Forestry Service’s Cone Orchard
Have you ever seen a tree tag and wondered what the information on it was used for? Well in this instance, our customer used our UV Stable Tree Tags to I.D. trees used to produce cone crops.
Greg M. Peters’ article “How the Forest Service Grows Millions of Seedlings Each Year” in the National Forests Magazine, by the National Forest Foundation, talks about his adventure going to visit the Plains Tree Improvement Area in Idaho. Also known as the Plains Tree Orchard, this facility, among others, produce seeds that the Forest Service uses to reforest millions of acres of National Forests across the United States.
In his article, Peters talks about how in the past, the Forest Service used to go out into the woods to gather cones, but today they use these orchards of trees to gather cones. This allows the forestry service to gather cones from trees with natural genetic resistance to disease, insect infestation, or that grow in a specific way or to a certain size.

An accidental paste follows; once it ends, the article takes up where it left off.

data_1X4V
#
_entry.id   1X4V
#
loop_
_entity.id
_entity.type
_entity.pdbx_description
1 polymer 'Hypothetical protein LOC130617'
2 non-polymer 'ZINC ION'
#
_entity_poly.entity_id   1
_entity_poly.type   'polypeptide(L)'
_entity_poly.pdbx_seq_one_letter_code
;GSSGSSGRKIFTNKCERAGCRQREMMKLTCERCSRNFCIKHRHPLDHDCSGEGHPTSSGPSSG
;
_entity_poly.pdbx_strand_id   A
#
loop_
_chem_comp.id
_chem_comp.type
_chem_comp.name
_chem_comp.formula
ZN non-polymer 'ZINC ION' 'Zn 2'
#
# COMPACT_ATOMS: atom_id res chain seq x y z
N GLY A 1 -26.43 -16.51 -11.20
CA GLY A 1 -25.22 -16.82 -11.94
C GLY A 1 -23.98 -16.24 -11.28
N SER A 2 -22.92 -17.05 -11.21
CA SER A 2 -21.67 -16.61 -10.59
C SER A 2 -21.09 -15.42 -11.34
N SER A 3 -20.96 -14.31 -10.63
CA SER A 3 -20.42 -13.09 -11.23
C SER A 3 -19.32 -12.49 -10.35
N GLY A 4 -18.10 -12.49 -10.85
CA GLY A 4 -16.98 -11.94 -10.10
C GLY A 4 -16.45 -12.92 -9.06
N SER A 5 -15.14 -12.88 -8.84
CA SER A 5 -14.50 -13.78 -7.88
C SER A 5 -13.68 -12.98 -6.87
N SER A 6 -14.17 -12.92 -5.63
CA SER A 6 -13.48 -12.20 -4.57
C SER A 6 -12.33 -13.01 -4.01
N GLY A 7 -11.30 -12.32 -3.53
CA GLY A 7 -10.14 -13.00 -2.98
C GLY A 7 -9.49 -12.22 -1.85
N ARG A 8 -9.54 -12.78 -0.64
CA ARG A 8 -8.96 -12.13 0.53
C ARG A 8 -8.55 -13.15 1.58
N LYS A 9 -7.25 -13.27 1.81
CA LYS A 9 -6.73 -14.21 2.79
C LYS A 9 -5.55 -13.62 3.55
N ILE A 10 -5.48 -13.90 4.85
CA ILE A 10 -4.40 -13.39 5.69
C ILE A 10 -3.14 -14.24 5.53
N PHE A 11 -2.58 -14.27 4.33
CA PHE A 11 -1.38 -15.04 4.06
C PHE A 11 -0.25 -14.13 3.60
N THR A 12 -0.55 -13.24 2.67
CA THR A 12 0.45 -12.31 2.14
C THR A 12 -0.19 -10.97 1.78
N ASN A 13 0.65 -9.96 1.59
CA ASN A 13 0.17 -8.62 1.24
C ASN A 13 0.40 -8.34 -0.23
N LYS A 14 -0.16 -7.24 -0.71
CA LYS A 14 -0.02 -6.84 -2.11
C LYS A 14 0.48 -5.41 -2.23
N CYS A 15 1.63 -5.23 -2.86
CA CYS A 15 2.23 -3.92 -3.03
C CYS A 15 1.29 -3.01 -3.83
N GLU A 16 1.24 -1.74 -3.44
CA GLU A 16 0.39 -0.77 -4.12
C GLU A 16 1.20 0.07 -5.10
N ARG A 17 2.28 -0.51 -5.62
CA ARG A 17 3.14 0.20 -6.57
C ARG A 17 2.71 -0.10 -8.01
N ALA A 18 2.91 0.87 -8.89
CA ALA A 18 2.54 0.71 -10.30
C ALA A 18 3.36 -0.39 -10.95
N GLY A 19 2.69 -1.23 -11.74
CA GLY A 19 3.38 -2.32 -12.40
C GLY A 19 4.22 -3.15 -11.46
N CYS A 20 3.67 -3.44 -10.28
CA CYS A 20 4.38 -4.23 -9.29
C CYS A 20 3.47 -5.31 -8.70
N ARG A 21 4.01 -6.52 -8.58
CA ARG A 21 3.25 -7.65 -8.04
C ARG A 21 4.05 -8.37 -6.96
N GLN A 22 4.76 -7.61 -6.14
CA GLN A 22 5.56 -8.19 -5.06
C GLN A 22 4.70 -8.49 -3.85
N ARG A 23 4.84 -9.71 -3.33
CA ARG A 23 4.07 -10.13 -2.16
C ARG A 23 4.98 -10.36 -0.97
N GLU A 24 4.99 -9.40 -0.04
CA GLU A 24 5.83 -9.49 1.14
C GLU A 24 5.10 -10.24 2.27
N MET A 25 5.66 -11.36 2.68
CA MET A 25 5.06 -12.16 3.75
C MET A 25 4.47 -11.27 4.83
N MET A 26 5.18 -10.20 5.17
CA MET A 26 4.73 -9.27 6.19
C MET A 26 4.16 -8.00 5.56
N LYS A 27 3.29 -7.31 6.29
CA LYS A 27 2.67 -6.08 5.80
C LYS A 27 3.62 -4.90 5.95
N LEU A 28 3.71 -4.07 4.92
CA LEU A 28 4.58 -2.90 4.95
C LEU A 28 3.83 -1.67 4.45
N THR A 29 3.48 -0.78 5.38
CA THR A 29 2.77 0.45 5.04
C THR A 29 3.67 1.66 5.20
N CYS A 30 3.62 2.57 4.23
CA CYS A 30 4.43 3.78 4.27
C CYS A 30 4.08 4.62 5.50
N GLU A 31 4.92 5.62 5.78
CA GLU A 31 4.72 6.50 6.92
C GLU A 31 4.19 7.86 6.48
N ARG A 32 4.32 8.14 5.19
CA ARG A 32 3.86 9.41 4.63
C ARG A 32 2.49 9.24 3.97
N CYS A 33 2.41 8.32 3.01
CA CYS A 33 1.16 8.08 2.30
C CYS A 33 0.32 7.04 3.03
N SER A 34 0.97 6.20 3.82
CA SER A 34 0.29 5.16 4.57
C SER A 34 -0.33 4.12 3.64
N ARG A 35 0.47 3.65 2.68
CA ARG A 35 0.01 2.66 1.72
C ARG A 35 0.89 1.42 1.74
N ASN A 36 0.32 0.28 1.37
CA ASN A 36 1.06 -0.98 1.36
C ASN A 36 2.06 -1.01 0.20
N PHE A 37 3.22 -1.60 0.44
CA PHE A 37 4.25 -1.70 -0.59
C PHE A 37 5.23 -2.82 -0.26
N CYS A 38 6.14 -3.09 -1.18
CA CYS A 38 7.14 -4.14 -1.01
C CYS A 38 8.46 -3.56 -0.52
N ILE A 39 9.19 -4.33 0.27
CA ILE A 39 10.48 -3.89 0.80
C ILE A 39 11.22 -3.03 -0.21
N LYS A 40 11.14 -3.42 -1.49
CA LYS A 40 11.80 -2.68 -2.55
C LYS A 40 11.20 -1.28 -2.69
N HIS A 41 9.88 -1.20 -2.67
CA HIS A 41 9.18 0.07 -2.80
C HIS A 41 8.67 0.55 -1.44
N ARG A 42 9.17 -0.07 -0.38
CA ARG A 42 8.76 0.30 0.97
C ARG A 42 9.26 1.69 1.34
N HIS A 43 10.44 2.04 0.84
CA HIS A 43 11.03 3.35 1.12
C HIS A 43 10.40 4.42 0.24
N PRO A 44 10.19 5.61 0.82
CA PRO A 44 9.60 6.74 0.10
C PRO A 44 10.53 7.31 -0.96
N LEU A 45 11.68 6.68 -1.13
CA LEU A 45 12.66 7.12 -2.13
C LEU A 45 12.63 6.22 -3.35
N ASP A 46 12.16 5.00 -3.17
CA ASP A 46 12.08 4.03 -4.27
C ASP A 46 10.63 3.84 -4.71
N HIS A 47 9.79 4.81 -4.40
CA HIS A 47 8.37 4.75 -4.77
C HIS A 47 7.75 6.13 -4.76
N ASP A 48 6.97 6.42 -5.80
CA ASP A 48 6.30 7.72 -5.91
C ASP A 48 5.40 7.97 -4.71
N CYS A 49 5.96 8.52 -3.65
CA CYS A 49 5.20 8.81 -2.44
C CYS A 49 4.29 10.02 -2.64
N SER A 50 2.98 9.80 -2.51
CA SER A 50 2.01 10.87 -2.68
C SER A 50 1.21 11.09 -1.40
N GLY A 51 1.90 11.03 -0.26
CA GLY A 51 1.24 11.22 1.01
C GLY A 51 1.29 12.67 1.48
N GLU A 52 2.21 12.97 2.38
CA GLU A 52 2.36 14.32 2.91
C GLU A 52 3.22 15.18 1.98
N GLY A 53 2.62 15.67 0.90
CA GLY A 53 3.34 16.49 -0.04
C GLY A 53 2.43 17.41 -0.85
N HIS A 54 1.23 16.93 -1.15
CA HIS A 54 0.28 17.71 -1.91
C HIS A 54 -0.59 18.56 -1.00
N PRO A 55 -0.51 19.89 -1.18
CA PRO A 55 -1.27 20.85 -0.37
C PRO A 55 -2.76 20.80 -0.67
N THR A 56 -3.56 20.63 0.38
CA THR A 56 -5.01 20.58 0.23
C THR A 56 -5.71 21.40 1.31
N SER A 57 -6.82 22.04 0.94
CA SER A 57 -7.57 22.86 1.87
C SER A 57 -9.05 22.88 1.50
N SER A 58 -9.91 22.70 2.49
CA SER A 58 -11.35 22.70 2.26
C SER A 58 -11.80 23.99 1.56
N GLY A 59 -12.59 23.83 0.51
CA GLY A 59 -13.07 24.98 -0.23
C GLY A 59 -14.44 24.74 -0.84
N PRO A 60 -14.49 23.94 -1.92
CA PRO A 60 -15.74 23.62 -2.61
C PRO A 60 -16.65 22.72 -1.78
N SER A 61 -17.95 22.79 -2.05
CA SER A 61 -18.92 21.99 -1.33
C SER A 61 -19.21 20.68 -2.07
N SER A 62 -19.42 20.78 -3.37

Onsite at the orchard, cones are dried out and their seeds are used in controlled tests. These tests are carefully monitored so that only the best of the best seeds are planted in the orchard. As Peters calls them, these “Elite Tree” are then used for more field trials in the orchard or can be taken out into the wild to be planted. In the article, it talks about the white pine blister rust disease that destroyed many trees over 60 years ago, but with the Forest Service finding certain trees that were resistant to the disease, they were able to collect cones and create an orchard of blister-resistant pine trees.
Read more on Greg M. Peters’ article “How the Forest Service Grows Millions of Seedlings Each Year”, and learn more about how the Forest Service has created some of the most productive forests in the world by collecting cones that contain the genetic material from the best performing seedlings cultivated and tested over decades.
Are you a part of the forestry service in need of tree tags? Contact us for a free quote.